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  6. I just used this stitch to outline some satin stitch leaves that came out a little woobly around the edges (used a flocked cotton that wouldn’t cooperate). But instead of bringing the needle up through the threads on top, I did it by using the outline stitch as you did, but I bring the needle down through the center of the previous top stitch. I find it much easier to be able to center the needle in the threads this way, and the stitches look great to my untrained eye. Has anyone else tried this? The stitches are veeeeery tiny, as they are tiny leaves, and it just made the sweetest little edging ever. I can tell you, I’ll never try satin stitch on medium cotton flocked fabric again! Couldn’t get those stitches even no matter how hard I tried. This stitch was a lifesaver for edging.

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  7. Hi Mary,

    I thought I’d check out how you do split stitch after seeing today’s post about the fleur-de-lis. Like “Dee from Atlanta”, I also split the stitch from above rather than below. It ends up being worked like back stitch. Do you think I will obtain a better result working split stitch the way you demonstrate? Or is it 6 of one and half a dozen of the other?

    Thanks!

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    1. Hi, Jen –

      Thanks for your question! I always work the split stitch from underneath, splitting as I go up. It does make a difference in the look of the stitch, when it’s worked as a “visible” stitch in a design, but it doesn’t make that much of a difference when it’s worked to outline a part that’s going to be stitched over (like outlining under the fleur de lis). When you’re outlining like that (to stitch over the outline), the point is just to give an even “ridge” to work your stitches over, and so it makes little difference, from what I can see, whether you split from the top or from underneath, as long as your line is smooth. Backstitch, for example, is not the best outlining stitch in such a situation, because backstitch can form little bumps. But split stitch from the top or from underneath works fine. It’s when you work split stitch as a visible stitch that you might have some concern, especially in any case where it is used as a filling. When the stitch comes up from below, it “lifts” the first stitch (the one that’s being stitched) but when the stitch comes from above, it pushes that first stitch down and dents it.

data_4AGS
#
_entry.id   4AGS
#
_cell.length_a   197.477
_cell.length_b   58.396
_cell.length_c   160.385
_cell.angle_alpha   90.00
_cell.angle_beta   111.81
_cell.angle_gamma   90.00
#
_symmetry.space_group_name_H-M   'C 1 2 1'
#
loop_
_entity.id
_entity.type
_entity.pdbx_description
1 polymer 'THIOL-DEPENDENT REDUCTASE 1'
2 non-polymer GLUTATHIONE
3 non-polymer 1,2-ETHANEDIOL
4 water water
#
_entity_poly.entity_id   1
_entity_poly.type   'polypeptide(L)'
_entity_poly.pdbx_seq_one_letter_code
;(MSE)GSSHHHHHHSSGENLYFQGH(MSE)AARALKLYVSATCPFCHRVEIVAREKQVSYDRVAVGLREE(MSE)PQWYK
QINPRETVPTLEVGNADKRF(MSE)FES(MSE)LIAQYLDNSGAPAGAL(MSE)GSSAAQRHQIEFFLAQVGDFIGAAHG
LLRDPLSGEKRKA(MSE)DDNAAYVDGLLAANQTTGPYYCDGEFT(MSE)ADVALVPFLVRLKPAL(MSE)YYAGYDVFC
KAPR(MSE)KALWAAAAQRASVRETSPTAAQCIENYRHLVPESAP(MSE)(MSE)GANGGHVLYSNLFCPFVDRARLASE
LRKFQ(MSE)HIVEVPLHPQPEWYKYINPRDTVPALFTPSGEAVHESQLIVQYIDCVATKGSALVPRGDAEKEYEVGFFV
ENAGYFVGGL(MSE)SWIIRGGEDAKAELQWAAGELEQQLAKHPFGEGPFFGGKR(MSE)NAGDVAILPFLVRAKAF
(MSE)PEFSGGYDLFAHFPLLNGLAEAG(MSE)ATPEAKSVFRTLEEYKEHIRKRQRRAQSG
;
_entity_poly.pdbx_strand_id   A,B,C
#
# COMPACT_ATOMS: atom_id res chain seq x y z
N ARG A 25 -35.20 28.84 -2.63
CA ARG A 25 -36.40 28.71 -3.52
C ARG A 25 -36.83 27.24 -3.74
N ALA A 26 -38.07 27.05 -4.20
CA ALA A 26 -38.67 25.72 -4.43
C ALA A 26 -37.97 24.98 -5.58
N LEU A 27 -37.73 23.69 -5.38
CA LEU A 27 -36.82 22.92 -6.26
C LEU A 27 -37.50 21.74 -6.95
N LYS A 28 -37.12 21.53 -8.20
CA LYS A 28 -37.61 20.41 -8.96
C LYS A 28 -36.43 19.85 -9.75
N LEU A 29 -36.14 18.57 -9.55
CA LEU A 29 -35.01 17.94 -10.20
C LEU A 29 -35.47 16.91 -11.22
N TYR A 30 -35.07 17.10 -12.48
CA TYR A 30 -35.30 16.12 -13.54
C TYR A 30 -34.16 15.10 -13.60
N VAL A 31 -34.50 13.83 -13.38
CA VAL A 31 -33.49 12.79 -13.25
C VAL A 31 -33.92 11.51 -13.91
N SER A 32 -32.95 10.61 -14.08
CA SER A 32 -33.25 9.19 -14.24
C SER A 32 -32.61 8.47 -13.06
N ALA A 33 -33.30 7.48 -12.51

It’s a good subject for a comparison article – maybe I’ll work up a little tutorial on that!

      ~MC

  8. Hi, I am loving your blog – I´m embroidering some leaves in a bag and the stitches I am learning by watching your videos.
    Christina/Brasil

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  9. Dear Mary,
    When you split the stitch, doesn’t it damage the thread? I am practicing the long and short stitch and when i split the stitch in the previous row, the finished work gives a a sort of fluffy look that I don’t like.. is it because of the quality of the thread?

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    1. It could be the thread. It could also be the size of the needle you’re using in relation to the thread. Use the smallest needle possible. When working with stranded DMC, a #10 crewel needle works best.

  10. Hi. I’m looking at doing some medieval period embroidery. I know split stitch was used for filling in areas. My question is, do all the stitches run the same direction (silk on linen)? Thank you.

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    1. No, not always. It depends, I think, on what you’re embroidering. Look up “opus anglicanum embroidery” and you’re bound to find some good tutorials and information, especially from SCA members. ~MC

    2. Thank you. I’m teaching an SCA class soon and just wanted to make sure. As I’m doing my sample piece, visually you can’t tell direction of the stitches as I’m doing the filling. What a wonderful web site you have!

  11. Just wanted you to know I am just learning how to embridery and your video’s have been so helpful and I thank you very much.